Imposter Syndrome Decreases as Tech Pros Gain Experience

Everyone experiences imposter syndrome at some point in their career, but few people know how to deal with it. A new finding suggests tech pros might just need to wait the feeling out.

Stack Overflow’s 2018 Developer Survey touches on how connected tech pros feel with their community. As a result, it also provides insight into imposter syndrome and how it might surface throughout your career.

On a 1-5 scale (where 5 is “strongly agree” and 1 is “strongly disagree”), tech pros responded with a 3.6 to the idea that they “feel a sense of kinship or connection to other developers.” (This part of the survey had 68,577 respondents.)

“I think of myself as competing with my peers” earned a score of 2.7. “I’m not as good at programming as most of my peers” scored 2.2. At first blush, it seems as though most of us feel a camaraderie to one another as developers or engineers.

Imposter Syndrome

Ten years’ experience is the division bell for the survey: roughly half of all respondents have been coding professionally for about a decade or less, and report they’ve known how to code for roughly the same amount of time.

It’s at this ten-year mark we see imposter syndrome – the “I’m not as good at programming as most of my peers” impulse – dip dramatically. Those with no experience agree or strongly agree with that question almost 40 percent of the time; a steady decline (which means growing confidence, really) occurs until developers reach a decade of experience; by then, just over ten percent have the same feelings as new coders.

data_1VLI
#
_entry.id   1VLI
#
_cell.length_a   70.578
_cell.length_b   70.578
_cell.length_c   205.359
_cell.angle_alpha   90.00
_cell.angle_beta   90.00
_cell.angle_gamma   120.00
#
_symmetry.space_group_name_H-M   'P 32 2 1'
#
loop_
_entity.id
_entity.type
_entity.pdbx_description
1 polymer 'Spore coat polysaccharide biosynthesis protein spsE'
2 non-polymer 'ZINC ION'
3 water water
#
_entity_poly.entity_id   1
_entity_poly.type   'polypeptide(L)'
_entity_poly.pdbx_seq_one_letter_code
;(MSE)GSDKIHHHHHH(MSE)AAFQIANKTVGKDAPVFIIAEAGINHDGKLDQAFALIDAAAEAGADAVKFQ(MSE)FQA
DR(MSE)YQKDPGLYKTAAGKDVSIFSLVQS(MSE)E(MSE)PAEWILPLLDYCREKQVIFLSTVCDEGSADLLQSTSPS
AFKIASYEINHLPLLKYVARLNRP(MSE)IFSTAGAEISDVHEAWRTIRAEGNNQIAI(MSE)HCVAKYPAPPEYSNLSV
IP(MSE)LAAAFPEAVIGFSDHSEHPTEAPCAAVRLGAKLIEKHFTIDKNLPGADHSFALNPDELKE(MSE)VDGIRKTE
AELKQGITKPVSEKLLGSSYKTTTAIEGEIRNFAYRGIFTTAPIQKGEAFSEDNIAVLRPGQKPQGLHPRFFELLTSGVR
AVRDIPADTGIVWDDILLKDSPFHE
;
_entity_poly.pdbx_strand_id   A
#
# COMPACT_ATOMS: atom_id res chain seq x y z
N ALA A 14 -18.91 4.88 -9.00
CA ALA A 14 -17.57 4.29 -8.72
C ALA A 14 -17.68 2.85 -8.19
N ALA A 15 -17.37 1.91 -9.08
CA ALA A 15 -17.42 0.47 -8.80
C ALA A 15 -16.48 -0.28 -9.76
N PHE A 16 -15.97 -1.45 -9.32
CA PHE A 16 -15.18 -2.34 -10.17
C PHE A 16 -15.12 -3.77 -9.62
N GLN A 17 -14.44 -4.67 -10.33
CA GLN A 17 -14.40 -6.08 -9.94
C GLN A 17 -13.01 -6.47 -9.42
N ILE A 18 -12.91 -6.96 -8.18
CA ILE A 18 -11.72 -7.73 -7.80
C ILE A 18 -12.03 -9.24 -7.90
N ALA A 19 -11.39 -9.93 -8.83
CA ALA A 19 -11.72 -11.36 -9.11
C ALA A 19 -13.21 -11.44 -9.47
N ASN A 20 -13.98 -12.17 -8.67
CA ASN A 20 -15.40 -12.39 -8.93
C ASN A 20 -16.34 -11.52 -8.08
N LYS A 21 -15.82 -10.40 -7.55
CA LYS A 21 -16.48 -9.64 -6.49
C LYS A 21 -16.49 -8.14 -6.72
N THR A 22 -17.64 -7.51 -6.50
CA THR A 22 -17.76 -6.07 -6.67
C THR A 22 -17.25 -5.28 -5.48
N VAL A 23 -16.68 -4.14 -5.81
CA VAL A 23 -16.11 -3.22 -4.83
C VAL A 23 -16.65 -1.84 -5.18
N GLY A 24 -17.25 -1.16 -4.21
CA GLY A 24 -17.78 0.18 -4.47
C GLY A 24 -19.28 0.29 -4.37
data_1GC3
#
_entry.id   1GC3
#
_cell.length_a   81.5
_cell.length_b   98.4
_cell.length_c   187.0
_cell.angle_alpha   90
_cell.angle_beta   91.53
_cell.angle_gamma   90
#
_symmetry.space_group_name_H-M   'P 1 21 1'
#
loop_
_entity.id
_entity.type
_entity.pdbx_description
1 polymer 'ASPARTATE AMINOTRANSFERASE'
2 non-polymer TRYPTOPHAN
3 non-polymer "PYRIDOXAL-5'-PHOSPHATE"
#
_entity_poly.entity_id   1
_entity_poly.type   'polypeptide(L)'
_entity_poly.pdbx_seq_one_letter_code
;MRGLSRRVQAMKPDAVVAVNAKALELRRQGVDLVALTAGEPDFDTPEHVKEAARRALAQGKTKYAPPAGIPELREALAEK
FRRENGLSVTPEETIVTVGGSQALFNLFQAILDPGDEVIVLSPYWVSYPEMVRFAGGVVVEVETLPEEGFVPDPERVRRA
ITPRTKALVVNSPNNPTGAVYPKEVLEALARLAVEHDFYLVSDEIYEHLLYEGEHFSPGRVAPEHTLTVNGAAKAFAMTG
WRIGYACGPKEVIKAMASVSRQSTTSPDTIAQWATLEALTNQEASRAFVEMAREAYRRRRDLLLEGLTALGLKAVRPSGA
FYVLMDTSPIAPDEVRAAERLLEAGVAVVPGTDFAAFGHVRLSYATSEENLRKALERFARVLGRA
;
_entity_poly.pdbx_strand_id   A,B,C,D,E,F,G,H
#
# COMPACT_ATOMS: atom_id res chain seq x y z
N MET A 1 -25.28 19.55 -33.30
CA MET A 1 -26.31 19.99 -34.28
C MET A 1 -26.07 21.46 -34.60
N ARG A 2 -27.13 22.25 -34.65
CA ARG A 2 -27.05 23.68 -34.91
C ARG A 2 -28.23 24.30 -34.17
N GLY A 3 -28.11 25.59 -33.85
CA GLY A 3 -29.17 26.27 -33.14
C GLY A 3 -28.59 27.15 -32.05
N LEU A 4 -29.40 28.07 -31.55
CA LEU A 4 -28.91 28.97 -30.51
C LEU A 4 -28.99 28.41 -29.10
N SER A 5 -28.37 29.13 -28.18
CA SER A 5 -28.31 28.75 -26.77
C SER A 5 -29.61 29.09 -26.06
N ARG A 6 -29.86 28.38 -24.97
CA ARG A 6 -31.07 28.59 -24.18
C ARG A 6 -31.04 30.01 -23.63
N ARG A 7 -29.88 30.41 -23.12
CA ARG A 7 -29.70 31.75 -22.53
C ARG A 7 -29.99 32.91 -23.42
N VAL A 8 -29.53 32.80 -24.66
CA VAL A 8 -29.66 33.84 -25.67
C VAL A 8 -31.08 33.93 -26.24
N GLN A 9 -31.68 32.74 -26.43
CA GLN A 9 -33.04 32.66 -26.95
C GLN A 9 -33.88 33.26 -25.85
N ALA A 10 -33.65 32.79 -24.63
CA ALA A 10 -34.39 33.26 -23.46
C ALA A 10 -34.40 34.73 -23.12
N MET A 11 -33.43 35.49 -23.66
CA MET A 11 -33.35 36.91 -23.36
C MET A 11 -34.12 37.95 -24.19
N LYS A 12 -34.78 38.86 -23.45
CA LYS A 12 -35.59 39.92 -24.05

Developers also feel as though they’re competing less with peers, though that metric stays steady for about five years (over 40 percent), then dips steadily until tech pros have 20 years under their belt.

Happily, developers consistently report a better sense of kinship or connection to their communities as time goes on. But imposter syndrome never fully goes away; it even rebounds slightly for older tech pros (which coincides with a small dip in how connected developers feel to their counterparts). You can take steps to escape imposter syndrome, but you might always feel it; at least now you know you’re not alone.

7 Responses to “Imposter Syndrome Decreases as Tech Pros Gain Experience”

  1. Again assuming that “tech pro” can ONLY equal “developer.” Sigh. So those of us who are working on the network engineering side of things are not tech pros. Got it.

    • A_developer

      Oh you poor baby. Why don’t you go take more things out of context and complain about those too. Or better yet, pull a server rack on too your self… Maybe since you feel so slighted… Try sticking your tongue on a power bay terminal… Or wrap some network cabling around your neck and pull it real, real tight… Then you won’t have to feel so slighted and maybe then people will truly respect you as a tech pro.

    • That’s one way to look at it. The other way is to look at the survey only covers coders… The meta-data is that around 10 years of doing something in 10 years into a career, one feels a assured that one is doing as well or better in equality and quality as one’s peers.

      • The original comment is valid, though. Dice’s content in general tends to treat ‘tech workers’ and ‘coders’ as interchangeable terms and rarely reaches out to include other facets of the technology industry.

  2. Michael

    Imposter syndrome? How about snowflake syndrome. Roll your sleeves up, learn how to learn, and apply your new-found aptitude on the job. This is just life. Get over it.

    • I can understand the sentiment of the article, but it’s self evident that confidence and experience go hand in hand. I’ve been in the electrical industry almost 10 years in construction, designing controls, and troubleshooting for almost 10 years and still feel like I don’t know what I’m doing from time to time, but then the experience kicks back in, and I complete whatever task is giving me problems.